Actually, production of the M-32 was suspended because of W.W. II and, like several other fine guns, it did not fit into postwar production methods. With the boom of skeet shooting in the early 1960s, over/unders became the guns of choice, and prices for the few available M-32s (only about 5,000 were made) soared when shooters discovered that their only fault had been being three decades ahead of their time.

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Ithaca's Single-Barrel Trap

Single-barreled shotguns are usually associated with the low end of the market, but when Ithaca introduced its one-barrel, break-open trap gun in 1914 it was one of the finest-and most expensive-shotg and I were young, a handful of the town gentry would get together on Saturday afternoons for a few rounds of informal skeet at a cow pasture skeet club. It was a six-mile bicycle ride from the farm where I lived, but I'd be there without fail, cheering every time a shooter hit a target (which occurred about half the time) and pestering everyone with wide-eyed questions about their guns, ammo or any other shooting matter that came to mind.


When I got a bit older and stronger they let me operate the massive hand-cocked traps and paid me with a couple of boxes of shells and two rounds of skeet. Stepping up to a shooting station with a gun under my arm was the closest thing to heaven I could imagine. Of course, I owned no skeet gun but could usually borrow any of the shotguns on the rack, which were mostly an assortment of Model 12 pumps and Remington auto-loaders. Some of the guns I can still recall, right down to the grain patterns of their stocks and how they kicked my scrawny shoulder like thunder. But my most vivid memory was of an always elegantly attired (at least by my farm-boy reckoning) swell who drove a Jaguar sports car and strode the skeet stations with a Model 32 Remington casually dangling over his dapper shoulder.


He let me shoot a few rounds with the trim over/under and it quickly became my favorite. Whereas the pump guns had to be shucked like lightning for the doubles targets (a long reach for my short arms), and the auto-loaders cycled with a double shuffle that rattled my teeth, the M-32 responded so sweetly I wondered why anyone would want any other type of gun.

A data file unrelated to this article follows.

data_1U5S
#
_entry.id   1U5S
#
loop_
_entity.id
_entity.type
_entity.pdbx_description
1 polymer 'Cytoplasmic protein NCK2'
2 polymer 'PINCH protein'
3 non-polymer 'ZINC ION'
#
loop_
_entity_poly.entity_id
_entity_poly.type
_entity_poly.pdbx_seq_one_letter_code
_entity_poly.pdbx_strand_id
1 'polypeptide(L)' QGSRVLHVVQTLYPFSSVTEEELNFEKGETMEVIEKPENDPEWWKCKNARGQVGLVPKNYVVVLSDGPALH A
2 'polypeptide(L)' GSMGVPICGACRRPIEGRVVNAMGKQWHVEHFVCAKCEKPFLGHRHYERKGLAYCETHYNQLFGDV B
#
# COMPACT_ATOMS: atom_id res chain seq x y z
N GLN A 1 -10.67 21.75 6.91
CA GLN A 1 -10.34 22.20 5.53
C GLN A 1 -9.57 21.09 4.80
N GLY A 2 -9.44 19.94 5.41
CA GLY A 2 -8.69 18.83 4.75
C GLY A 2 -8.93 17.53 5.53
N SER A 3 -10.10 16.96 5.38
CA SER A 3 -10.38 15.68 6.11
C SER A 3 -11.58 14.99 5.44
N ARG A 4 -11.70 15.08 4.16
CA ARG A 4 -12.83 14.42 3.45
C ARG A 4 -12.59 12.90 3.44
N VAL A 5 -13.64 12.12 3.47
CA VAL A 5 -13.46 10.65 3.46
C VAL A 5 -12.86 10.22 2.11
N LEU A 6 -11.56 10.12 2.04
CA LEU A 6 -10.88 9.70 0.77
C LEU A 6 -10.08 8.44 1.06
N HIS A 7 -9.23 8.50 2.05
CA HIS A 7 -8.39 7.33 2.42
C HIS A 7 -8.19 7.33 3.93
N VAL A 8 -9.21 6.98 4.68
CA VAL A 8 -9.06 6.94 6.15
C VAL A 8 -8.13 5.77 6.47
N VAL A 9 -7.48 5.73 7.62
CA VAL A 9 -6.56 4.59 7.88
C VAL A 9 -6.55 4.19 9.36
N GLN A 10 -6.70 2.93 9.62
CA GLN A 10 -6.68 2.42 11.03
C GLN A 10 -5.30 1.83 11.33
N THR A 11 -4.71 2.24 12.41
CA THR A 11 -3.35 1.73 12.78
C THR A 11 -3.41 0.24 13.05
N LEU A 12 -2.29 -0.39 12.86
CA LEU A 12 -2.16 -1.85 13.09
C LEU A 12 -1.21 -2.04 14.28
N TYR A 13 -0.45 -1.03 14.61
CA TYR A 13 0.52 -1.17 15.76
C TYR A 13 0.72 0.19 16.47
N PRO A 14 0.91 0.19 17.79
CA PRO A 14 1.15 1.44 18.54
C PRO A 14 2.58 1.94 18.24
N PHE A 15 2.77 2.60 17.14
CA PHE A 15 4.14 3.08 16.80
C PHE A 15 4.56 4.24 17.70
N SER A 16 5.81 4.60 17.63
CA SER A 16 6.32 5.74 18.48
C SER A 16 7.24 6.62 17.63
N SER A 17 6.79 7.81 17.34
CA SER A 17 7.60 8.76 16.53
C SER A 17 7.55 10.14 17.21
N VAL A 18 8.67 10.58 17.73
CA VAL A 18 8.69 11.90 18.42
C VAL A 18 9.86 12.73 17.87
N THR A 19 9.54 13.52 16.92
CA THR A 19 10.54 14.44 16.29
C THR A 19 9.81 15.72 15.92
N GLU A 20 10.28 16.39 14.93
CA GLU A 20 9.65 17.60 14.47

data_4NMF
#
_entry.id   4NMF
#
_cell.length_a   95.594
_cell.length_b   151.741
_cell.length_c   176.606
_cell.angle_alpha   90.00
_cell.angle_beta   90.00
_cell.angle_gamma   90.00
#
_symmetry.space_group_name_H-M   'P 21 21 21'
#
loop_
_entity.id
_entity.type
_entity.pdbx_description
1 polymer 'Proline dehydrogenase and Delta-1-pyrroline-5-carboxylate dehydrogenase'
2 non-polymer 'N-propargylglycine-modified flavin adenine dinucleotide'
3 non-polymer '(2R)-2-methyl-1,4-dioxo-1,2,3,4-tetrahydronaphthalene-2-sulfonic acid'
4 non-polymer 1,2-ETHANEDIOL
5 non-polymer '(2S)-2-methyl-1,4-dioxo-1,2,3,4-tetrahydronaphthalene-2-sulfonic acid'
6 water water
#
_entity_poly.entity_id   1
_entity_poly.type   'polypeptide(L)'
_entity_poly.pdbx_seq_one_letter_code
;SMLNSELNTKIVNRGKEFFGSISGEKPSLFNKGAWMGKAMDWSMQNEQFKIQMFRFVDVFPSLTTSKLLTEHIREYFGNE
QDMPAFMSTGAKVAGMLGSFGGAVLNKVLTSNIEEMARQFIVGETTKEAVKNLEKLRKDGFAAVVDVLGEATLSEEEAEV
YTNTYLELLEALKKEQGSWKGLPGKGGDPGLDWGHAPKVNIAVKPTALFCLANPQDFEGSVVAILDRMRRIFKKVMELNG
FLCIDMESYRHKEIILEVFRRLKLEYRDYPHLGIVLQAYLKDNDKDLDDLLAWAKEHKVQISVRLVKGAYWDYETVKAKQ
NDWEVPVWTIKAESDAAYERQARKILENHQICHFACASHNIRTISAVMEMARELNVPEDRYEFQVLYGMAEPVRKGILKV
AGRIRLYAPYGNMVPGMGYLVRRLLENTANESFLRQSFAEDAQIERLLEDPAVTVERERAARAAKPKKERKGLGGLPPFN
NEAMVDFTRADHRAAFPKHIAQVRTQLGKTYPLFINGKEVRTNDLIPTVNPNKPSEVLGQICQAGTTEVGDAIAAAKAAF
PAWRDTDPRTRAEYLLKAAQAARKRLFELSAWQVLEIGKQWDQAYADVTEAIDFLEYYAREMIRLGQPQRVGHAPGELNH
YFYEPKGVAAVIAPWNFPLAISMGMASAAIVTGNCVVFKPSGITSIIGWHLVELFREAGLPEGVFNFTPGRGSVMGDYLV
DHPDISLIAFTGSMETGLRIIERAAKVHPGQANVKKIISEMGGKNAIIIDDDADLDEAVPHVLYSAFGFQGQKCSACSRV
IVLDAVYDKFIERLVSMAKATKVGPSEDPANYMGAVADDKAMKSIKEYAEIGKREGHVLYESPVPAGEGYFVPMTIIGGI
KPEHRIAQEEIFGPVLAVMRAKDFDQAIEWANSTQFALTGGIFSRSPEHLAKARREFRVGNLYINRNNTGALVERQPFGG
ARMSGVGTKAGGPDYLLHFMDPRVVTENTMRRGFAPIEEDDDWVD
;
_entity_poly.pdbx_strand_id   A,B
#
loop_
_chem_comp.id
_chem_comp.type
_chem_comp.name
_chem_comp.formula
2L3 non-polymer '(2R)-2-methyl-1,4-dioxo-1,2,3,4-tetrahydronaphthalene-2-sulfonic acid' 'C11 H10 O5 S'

The other shooters in that group, all possessing shooting wisdom beyond my comprehension, did not seem to be at all impressed by the M-32. After all, that was the 1950s and an over/under was still an oddity in many shooting circles, the prevailing notion being that they were just side-by-side doubles turned edgewise. The barrels of the M-32 weren't even joined by a rib, and back then everyone who knew anything about doubles knew that the barrels were supposed to have a rib between them. How could the guys at Remington have been so dumb? No wonder they quit making them, and good riddance!


Actually, production of the M-32 was suspended because of W.W. II and, like several other fine guns, it did not fit into postwar production methods. With the boom of skeet shooting in the early 1960s, over/unders became the guns of choice, and prices for the few available M-32s (only about 5,000 were made) soared when shooters discovered that their only fault had been being three decades ahead of their time.

[pagebreak]
Ithaca's Single-Barrel Trap

Single-barreled shotguns are usually associated with the low end of the market, but when Ithaca introduced its one-barrel, break-open trap gun in 1914 it was one of the finest-and most expensive-shotg